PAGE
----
“We have seen enough evidence to say we don’t want to wait five more years for [another] trial,” Carrillo said, because such a delay cuts out those who might benefit, but can’t access the treatment until it’s too late to help them.
Current trial data, in Carrillo’s opinion, also support aducanumab’s safety. While she acknowledged that “all drugs do have side effects” — especially those for serious conditions like Alzheimer’s — she believes that side effects so far associated with aducanumab can be effectively managed in the clinic.
For example, one of the most common adverse events in EMERGE and ENGAGE — reported in about a third of trial participants given aducanumab — was cerebral edema, or abnormal fluid accumulation in the brain, also called ARIA-E.
Most of those experiencing an ARIA-E during the trials had no overt symptoms, Carrillo said, with ARIA-E detected on MRI scans. In a clinical setting, she added, ARIA-E can be managed simply by interrupting treatment, then resuming the medication’s use once the edema has abated.
“Even people who had symptomatic ARIA, [which includes] dizziness, maybe some even confusion and cognitive issues, we’ve [stopped treatment] and then reintroduced [it] later again safely,” she said.
‘Only the beginning’
Aducanumab, a monoclonal antibody, is designed to remove clumps of the misshapen beta-amyloid proteins that are characteristic of Alzheimer’s and thought to drive disease progression. But while aducanumab is the first potential Alzheimer’s treatment to be considered by the FDA in almost two decades, it is far from the only medication in development.
“This is such an exciting time” in Alzheimer’s research, Carrillo said. “The pipeline [of potential treatments] is rich and it is very diverse, overall.”
Other investigational medications are targeting tau, another disease-related protein that forms abnormal clumps in patients’ brains. The Alzheimer’s Association recently invested $14 million in research into tau-targeting therapies.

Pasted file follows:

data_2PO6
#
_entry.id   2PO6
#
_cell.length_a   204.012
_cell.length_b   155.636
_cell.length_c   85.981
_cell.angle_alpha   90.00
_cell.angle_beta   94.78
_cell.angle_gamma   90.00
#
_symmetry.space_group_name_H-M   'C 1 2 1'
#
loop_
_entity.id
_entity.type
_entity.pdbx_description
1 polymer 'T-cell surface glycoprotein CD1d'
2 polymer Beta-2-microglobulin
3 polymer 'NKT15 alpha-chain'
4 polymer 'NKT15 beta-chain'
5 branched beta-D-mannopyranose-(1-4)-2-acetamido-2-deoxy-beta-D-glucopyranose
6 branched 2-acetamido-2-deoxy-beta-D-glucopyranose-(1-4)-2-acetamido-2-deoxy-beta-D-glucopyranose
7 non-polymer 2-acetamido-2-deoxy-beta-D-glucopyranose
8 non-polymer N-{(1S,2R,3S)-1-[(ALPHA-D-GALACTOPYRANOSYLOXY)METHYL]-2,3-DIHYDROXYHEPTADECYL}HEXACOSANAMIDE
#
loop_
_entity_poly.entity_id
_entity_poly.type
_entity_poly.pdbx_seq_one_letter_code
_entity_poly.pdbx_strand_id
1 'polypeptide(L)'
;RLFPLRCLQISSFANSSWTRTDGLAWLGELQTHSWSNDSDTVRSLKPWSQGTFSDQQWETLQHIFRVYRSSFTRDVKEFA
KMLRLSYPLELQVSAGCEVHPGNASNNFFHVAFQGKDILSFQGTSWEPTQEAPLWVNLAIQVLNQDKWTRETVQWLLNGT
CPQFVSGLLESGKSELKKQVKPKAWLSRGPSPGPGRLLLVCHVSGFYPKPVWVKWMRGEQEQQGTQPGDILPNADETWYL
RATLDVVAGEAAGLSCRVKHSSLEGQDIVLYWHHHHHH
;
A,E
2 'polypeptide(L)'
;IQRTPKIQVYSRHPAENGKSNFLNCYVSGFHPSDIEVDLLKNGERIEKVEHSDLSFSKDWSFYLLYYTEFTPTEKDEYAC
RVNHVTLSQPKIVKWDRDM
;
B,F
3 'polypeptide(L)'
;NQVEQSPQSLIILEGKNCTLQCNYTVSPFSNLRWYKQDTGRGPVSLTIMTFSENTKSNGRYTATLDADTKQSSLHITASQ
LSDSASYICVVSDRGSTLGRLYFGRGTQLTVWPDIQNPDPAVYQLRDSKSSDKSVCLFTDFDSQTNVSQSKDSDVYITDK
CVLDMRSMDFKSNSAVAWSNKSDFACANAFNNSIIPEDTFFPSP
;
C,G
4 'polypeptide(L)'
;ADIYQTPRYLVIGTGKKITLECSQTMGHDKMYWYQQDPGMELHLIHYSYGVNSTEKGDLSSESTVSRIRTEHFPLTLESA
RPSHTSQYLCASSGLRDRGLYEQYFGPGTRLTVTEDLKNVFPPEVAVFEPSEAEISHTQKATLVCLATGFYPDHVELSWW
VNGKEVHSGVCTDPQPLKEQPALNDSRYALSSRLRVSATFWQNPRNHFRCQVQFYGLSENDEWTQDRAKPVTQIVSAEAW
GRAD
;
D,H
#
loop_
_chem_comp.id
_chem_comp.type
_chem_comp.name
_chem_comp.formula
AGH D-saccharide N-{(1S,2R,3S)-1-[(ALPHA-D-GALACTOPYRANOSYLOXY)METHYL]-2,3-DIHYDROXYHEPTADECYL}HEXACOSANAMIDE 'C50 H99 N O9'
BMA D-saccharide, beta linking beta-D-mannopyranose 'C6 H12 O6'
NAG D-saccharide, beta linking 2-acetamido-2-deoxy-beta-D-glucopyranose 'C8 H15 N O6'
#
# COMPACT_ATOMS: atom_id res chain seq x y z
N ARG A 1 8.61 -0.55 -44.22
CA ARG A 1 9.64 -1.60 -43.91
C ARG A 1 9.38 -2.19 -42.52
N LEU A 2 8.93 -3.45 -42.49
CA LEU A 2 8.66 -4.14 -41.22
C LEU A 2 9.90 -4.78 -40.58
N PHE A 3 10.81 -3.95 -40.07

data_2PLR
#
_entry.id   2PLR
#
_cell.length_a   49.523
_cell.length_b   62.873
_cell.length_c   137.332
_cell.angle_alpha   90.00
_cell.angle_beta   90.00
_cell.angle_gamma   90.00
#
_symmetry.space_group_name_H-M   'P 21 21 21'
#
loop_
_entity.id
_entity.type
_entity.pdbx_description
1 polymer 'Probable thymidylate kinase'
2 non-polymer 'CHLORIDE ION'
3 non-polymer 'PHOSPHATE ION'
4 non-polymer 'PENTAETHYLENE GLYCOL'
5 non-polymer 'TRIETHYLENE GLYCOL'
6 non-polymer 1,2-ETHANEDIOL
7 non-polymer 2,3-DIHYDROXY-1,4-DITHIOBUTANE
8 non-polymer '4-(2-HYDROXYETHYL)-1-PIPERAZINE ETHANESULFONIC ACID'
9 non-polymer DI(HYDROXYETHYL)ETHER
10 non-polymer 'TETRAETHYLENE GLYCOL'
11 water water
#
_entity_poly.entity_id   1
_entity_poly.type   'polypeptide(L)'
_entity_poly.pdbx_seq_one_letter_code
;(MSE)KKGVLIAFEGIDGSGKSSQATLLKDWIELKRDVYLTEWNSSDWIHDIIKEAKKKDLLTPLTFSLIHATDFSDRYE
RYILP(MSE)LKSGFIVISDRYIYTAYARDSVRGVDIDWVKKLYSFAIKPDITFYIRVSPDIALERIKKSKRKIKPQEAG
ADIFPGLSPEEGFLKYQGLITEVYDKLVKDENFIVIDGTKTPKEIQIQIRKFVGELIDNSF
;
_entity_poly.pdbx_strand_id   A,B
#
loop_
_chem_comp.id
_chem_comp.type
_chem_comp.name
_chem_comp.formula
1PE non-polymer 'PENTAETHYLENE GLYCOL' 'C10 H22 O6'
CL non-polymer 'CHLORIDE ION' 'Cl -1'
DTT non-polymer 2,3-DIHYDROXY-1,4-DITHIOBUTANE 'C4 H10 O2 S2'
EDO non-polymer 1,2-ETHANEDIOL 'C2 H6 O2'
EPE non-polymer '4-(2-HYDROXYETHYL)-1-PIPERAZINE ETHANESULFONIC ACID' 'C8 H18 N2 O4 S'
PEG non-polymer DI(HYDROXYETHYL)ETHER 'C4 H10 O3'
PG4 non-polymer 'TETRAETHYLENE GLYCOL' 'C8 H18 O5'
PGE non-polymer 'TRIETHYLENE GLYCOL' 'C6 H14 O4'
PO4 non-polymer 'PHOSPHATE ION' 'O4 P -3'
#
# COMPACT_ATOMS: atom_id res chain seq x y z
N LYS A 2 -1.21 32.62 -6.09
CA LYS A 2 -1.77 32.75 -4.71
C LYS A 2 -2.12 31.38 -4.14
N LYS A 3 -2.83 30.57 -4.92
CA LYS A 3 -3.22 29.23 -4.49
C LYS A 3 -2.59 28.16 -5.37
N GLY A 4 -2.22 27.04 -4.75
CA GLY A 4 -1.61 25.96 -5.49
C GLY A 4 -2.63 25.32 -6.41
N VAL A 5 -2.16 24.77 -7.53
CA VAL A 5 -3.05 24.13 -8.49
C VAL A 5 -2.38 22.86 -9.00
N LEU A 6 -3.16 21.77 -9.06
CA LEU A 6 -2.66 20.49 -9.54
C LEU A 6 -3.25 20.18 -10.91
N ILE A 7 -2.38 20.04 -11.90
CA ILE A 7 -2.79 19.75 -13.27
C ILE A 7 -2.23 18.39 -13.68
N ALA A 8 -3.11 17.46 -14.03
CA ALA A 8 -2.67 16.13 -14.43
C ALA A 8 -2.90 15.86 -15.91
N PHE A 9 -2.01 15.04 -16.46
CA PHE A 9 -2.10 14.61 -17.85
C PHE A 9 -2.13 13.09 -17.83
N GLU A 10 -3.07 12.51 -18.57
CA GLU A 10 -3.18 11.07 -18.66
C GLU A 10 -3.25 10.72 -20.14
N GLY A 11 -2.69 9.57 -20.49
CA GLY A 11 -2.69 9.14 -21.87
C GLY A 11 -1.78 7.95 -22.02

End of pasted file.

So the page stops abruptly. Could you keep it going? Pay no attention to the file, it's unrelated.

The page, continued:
“We’re excited that tau is coming into its own and moving into the clinical trial pipeline,” Carrillo said, and “expect to see probably tau treatments in Phase 3 [clinical trials] very soon.”
Other treatment strategies being explored range from lifestyle changes and inflammation-targeting treatments, to those aiming to modulate bacteria living in the body. Through its Part The Cloud initiative, the association is helping to fund 59 different Alzheimer’s clinical trials.
“This is the start of being able to address the underlying biology of Alzheimer’s. And that’s so hopeful because it’s just the start,” Carrillo said.
She stressed that aducanumab and other treatments are not the “silver bullet” of a cure, but additional tools of help to patients.
“It is a slowing of decline, not even a stop,” she said of aducanumab. “But with better treatment … that will really give us, I think, that combination therapy approach we know we will need. And that’s our best chance.
“This is only the beginning.”